With Venezuela gripped by hyperinflation, buying food and medicine is a struggle for the country’s citizens.
Even buying shoes is beyond the reach of many. The shoe chamber in Caracas has revealed that Venezuelans are only able to afford one shoe per year and say the industry is working at just 10% of capacity.
CGTN’s Mary Triny Mena reports.
Window shopping is the closest Milagros de Sousa is able to get to a pair of new shoes. This single mother of twins can’t afford new sneakers for her daughters who are about to start school.
“It’s very difficult to buy shoes in Venezuela,” De Sousa said. “It depends on your salary. I earn minimum wage, which is not enough to buy a pair of shoes costing 400,000 or 500,000 bolivars.”
At home, food is the priority. While the closet is almost empty. The shoes that are in here, are used all year long regardless of the weather or the activity.
“We honestly have just one pair of shoes,” De Sousa said. “Just one pair of shoes each one of us. And I have two pairs because I work and I need black shoes, but they only have one pair.”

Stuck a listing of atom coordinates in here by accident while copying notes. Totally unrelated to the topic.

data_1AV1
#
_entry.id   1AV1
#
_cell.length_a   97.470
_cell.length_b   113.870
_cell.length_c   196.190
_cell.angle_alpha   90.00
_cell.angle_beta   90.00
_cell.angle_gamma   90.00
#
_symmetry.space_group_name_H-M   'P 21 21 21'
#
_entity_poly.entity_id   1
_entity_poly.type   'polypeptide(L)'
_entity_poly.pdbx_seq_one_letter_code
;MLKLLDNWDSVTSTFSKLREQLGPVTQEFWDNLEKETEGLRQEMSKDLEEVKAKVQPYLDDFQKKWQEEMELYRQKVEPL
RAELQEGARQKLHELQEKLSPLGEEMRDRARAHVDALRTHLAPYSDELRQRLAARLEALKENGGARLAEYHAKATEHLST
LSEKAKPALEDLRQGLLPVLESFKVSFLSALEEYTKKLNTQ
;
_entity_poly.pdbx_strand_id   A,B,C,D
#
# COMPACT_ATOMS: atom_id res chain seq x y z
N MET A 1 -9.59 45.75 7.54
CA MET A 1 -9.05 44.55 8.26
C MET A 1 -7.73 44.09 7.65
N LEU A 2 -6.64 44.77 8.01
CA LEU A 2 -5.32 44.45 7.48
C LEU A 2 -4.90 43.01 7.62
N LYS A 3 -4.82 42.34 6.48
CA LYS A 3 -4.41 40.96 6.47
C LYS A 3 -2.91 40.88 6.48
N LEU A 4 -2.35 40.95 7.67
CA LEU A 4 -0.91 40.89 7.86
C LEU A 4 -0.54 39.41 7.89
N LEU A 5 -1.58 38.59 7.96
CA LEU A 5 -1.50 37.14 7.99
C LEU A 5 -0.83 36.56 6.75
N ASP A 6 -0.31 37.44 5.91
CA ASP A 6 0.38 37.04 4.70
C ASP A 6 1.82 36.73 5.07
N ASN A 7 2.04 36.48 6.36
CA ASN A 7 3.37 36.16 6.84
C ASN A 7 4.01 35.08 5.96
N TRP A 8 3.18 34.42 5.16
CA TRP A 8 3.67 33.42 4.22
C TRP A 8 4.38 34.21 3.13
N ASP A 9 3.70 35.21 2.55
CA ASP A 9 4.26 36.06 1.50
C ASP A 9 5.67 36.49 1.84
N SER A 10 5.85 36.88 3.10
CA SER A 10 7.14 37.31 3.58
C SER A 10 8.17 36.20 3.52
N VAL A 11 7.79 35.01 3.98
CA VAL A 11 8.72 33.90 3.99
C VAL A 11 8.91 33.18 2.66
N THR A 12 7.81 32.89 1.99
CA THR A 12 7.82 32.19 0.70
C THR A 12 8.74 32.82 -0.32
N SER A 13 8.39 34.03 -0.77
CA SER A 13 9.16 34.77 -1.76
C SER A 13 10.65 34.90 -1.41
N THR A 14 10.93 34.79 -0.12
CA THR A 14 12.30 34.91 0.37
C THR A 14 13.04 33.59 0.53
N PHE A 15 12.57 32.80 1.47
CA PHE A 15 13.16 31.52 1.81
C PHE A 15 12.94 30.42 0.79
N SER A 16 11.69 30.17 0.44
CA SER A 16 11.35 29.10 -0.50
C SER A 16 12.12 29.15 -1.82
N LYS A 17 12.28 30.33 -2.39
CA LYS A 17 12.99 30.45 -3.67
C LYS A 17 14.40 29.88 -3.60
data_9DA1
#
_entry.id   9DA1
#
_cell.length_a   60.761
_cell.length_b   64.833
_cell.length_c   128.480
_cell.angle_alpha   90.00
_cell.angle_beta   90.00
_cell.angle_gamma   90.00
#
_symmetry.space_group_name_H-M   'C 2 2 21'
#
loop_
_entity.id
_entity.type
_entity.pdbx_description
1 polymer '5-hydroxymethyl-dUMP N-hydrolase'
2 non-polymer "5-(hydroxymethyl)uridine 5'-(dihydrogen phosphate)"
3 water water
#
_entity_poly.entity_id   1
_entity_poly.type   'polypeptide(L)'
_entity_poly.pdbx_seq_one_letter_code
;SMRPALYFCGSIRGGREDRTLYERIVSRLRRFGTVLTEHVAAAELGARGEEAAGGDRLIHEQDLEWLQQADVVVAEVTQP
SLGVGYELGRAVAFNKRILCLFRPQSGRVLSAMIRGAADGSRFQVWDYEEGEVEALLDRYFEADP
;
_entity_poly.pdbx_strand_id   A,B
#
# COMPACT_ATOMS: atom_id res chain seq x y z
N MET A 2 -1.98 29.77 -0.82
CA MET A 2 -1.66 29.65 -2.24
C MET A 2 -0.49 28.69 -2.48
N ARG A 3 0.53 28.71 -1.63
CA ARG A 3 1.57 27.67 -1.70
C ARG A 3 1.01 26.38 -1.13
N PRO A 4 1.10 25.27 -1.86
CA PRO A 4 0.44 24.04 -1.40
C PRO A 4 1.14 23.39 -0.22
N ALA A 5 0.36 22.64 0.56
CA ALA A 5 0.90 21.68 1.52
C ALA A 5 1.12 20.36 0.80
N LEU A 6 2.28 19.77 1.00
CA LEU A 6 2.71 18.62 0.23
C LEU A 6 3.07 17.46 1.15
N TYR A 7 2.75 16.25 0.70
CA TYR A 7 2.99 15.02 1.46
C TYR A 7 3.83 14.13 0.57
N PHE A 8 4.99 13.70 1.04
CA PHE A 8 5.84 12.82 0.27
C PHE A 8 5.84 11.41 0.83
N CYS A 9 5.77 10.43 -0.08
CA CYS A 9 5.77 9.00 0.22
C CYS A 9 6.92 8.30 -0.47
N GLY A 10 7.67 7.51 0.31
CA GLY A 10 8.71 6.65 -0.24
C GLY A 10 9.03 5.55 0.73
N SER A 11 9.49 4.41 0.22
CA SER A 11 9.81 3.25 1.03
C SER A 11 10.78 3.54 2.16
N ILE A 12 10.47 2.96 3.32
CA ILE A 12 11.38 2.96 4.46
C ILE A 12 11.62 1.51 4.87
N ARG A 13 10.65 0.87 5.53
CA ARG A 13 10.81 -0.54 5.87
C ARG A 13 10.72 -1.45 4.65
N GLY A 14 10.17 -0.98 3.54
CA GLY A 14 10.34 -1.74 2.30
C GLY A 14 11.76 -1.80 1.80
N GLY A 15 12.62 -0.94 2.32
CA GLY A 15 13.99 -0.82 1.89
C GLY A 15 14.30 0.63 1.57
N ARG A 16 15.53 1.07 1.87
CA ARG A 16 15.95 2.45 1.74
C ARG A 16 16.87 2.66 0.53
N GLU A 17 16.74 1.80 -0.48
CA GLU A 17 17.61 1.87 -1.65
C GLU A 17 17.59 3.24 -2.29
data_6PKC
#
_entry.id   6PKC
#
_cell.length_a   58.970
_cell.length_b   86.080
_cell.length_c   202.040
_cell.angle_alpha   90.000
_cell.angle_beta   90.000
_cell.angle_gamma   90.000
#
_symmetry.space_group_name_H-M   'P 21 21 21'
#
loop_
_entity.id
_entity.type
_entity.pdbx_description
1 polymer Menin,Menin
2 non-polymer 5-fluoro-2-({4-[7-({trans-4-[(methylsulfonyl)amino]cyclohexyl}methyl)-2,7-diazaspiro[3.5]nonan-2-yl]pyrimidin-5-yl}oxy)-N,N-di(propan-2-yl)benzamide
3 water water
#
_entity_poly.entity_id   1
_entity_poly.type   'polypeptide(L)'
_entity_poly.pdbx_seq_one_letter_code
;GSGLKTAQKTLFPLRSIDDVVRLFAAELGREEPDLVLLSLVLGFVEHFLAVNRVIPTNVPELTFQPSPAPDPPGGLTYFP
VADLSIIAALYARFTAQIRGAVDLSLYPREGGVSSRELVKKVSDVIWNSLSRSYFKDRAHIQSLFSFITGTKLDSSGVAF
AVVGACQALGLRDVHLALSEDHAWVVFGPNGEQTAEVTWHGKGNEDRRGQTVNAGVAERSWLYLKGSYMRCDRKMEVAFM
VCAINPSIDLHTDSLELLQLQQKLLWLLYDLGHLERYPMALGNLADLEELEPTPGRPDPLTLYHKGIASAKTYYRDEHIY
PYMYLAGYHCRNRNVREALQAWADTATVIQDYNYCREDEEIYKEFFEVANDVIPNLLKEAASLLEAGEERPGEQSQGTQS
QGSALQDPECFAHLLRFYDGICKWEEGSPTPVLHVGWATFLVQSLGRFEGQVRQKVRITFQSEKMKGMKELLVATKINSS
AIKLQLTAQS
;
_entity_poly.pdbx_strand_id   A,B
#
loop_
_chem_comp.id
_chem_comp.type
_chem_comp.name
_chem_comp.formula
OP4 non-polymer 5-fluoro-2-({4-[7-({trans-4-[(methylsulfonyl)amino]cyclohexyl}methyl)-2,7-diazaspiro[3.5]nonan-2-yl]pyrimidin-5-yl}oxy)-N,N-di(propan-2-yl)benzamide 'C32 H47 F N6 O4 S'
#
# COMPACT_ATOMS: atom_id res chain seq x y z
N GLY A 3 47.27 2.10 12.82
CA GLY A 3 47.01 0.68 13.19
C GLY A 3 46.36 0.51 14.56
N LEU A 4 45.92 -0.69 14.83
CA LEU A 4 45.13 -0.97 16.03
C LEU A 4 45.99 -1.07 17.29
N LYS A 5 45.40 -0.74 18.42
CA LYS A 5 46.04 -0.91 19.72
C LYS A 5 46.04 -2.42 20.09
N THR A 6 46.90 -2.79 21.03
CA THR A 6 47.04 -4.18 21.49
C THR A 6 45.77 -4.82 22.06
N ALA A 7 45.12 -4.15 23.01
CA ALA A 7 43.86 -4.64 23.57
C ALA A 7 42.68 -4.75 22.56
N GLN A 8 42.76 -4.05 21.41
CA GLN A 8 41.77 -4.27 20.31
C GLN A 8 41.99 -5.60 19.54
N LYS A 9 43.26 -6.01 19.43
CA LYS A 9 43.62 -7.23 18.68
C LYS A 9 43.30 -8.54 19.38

The inability to afford new shoes is evident from the soles of these very worn ones.
Over the last six years, shoe sales have decreased dramatically in Venezuela. In 2012, Venezuelans bought, on average, three pairs of shoes per year. That figure has dropped to just half a pair a year in 2019.
Rather than buying new shoes, people choose to repair their olds ones. Martin Castillo has been working as a cobbler for more than 30 years, he says over the past five years business has been booming because of the country’s economic situation.
“Years ago, you saved money for a month you bought a pair of shoes,” Castillo said. “Not now.”
In the shops though, sales are slow. Here a pair of shoes costs around $40, analysts estimate it takes around two years for many Venezuelans to save enough money to buy new shoes. Meaning shoe sales are becoming rare.
“They come and go,” Reyna Gonzalez, a shoe saleswoman said. “Sometimes they buy one pair and they say they will come back when they have more money or they come in just to compare prices.”
That’s the case with Milagros who returned home empty-handed, who says she will just have to wait until she can save enough money to afford a new pair for either herself or her daughters.